Which came first: the desire to be an actor or aspirations of pop stardom? Can one exist without the other? Given the overabundance of actors and actresses trying their hand at a recording career, the two seem interminably intertwined. And with scant few exceptions, these end up as little more than vanity projects that come about solely because of the name attached and whatever established star power or cultural currency it carries. Essentially, actors and actresses make albums simply because they can. Should they? Well, that’s certainly a matter well open to and for debate.

While some musicians have proven themselves adept at acting – pop stars are essentially playing a character anyway – it rarely goes the other way. There’s no point restating the list of musical atrocities committed by actors over the years – but if you really want to get into it, please feel free to let me know; I’ve always been a fan of Rhino’s early-‘80s Golden Throats series. So when an actor or, in this case, actress comes out with an album, it’s hard to approach it without an overwhelming amount of disdain and preconceived notions as to the quality of the content. Of course, much of this is based squarely on the exceedingly poor historical track record of these “artistic crossovers” and their reputations more than any sort of direct exposure.

Sure, there are a number of actors/actresses who possess decent-to-great voices. But the majority of these performers keep their singing to the medium to which they are best suited. Those who feel the urge to put forth something beyond these generally acceptable detours into the filmic approximation of musical theatre generally end up coming across as foolish at best, embarrassingly nihilistic at worst.

So now that I’ve made my personal caveats with actor/actress “musicians” known, where on the spectrum of mediocre to godawful does Mrs. Tom Hanks’ second album, Rita Wilson by Rita Wilson, fall? The answer, somewhat unsurprisingly given the decidedly middle-of-the-road, innocuous roles she’s played for years on screen (can you even name a movie she’s been in other than Sleepless In Seattle without the help of IMDB?), is that it’s not bad. But before you go heralding this statement as some triumph over adversity, allow me to elaborate. There are a number of things in life that “aren’t bad.” For instance, I’m not a fan of mushrooms – I simply can’t get past the texture. But I’ll eat them from time to time if there are no other options or they are part of a meal that I find otherwise acceptable.

This essentially amounts to the equivalent of noncommittal ambivalence bordering on complacency. And this is out of, what, laziness? Disinterest? An overwhelming urge not to hurt your host’s feelings by retching and spitting the desiccated remnants of some disgusting fungus into a fine linen napkin? I don’t really know for sure. What were we talking about?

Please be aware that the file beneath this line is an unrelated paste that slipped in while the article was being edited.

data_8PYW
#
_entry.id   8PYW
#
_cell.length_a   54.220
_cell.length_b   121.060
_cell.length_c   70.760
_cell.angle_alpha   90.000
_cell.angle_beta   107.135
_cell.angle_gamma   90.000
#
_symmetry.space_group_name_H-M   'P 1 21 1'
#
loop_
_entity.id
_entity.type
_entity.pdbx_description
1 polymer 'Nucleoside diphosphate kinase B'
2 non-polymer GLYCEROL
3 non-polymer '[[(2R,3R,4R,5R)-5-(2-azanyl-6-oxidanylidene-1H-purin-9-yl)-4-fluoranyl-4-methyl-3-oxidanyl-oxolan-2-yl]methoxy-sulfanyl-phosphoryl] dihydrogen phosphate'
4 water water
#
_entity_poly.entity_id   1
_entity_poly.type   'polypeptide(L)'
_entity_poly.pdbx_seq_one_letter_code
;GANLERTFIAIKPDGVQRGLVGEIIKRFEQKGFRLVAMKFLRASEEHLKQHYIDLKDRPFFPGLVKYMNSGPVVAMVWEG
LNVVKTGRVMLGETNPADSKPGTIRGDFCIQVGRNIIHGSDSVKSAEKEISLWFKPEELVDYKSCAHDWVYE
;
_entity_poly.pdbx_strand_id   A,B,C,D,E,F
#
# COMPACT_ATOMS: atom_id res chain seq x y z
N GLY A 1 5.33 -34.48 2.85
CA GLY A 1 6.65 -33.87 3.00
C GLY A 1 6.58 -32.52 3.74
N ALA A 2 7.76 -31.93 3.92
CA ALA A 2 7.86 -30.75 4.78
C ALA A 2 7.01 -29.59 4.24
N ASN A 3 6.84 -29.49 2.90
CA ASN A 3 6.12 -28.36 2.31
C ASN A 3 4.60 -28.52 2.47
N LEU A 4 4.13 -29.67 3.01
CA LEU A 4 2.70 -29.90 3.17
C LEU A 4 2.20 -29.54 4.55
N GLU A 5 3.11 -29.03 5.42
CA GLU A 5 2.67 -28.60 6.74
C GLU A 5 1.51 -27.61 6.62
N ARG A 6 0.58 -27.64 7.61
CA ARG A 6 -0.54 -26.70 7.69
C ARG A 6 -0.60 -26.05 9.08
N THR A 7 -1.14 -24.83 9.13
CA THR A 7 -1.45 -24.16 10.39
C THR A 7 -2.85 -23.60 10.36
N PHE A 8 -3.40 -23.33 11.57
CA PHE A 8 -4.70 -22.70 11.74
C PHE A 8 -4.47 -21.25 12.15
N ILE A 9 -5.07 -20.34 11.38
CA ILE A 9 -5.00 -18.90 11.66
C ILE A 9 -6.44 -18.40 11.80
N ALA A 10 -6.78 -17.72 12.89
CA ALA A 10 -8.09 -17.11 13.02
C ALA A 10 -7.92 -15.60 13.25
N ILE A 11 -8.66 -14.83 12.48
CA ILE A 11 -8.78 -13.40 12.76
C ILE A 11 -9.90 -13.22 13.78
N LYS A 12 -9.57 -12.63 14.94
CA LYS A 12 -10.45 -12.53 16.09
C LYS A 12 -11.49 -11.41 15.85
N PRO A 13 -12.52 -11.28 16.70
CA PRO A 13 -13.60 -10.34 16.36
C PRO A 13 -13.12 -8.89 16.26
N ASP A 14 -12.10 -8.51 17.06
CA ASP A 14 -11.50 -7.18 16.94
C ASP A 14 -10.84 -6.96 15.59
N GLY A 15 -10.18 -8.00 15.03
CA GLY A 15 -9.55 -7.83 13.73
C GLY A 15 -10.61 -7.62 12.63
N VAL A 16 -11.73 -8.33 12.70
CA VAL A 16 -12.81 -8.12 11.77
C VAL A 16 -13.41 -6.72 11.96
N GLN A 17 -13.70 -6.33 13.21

Oh, right, that new Rita Wilson album, Rita Wilson by Rita Wilson, in case you forgot who Rita Wilson was while we were talking about Rita Wilson. Yes, it exists, I’ve listened to it, and I’ve found myself occasionally nodding along, occasionally cringing at the triteness of the lyrics and predictable songwriting. But is that really the basis on which one can formulate an actual opinion on something? Or is it more the aforementioned ambivalence shrugging off the responsibility of attempting to find something constructive or insightful to say about something that sounds like every song played on Lite 96.7 FM?

I don’t know. I mean the track (somewhat ironically called) “Forgiving Me Forgiving You” has a decent hook, and Wilson’s Sheryl Crow-lite voice is pleasant enough. But it’s simply not enough to sustain a song, let along an album full of songs. And when she attempts to get serious with a paean to Joni Mitchell that simply finds her repurposing the much better singer and songwriter’s own words in an attempt to create something approximating something off of Blue, it winds up terrible and sad rather than the terribly sad, for which she seemed to be aiming.

Had Rita Wilson by Rita Wilson been released in, oh let’s say the mid-‘70s when the music industry was all about throwing fuckall to the wall and not caring what stuck, it would’ve probably ended up in your local cutout bin and every resale shop in America (à la Mantovani, Percy Faith, Herb Alpert, et. al.) after spending an unspecified amount of time in the record collections of 90% of the country.

It’s basically the modern-day equivalent of harmless-yet-soulless music (“Every Day”) that is so inoffensive (“Strong Tonight”) that you can’t actively dislike it (“Girls Night In”) without feeling like maybe you’re a terrible human being (“I’m Guilty”) entirely out of touch with the rest of mankind (“Grateful”).

But “Stay Low” in particular is so obvious and clichéd, it plays like the aural equivalent of those inspirational posters hanging from the ceiling of your dentist’s office. You can almost hear the whirr of the cleaning instruments singing along in harmony. Oh well. At least she’s not Chet Haze – though, she is responsible for his existence, so that kinda negates the not being him part. Tom Hanks? All right, fine. I get it. You win. Just don’t make me listen again. Deal?

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